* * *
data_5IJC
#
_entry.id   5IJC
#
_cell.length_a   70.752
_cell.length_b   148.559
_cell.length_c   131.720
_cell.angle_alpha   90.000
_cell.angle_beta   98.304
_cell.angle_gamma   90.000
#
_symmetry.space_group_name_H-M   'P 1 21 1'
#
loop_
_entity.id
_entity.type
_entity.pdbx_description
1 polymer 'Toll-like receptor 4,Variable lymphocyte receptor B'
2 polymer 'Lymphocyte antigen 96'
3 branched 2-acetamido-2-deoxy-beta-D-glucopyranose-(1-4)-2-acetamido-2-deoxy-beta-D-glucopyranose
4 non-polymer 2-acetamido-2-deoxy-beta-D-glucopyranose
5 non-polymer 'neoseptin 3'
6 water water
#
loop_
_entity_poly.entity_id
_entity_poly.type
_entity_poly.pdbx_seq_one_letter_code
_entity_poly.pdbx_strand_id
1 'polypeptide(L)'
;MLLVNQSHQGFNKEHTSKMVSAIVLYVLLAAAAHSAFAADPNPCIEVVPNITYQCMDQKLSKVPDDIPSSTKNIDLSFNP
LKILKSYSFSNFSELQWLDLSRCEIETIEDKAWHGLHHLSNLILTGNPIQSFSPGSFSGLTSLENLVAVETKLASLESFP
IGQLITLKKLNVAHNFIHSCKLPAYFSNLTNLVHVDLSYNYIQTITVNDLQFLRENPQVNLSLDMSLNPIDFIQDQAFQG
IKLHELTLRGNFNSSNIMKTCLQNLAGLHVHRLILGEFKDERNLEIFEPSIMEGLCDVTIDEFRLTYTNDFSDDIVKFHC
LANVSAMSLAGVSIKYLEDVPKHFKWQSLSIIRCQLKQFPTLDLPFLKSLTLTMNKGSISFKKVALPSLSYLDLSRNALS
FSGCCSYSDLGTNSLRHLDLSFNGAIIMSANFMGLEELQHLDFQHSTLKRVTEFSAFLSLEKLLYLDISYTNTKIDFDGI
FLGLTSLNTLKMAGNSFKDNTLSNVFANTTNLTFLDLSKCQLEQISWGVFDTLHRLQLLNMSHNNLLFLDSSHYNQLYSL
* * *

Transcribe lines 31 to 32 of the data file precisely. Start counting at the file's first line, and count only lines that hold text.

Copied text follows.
;MLLVNQSHQGFNKEHTSKMVSAIVLYVLLAAAAHSAFAADPNPCIEVVPNITYQCMDQKLSKVPDDIPSSTKNIDLSFNP
LKILKSYSFSNFSELQWLDLSRCEIETIEDKAWHGLHHLSNLILTGNPIQSFSPGSFSGLTSLENLVAVETKLASLESFP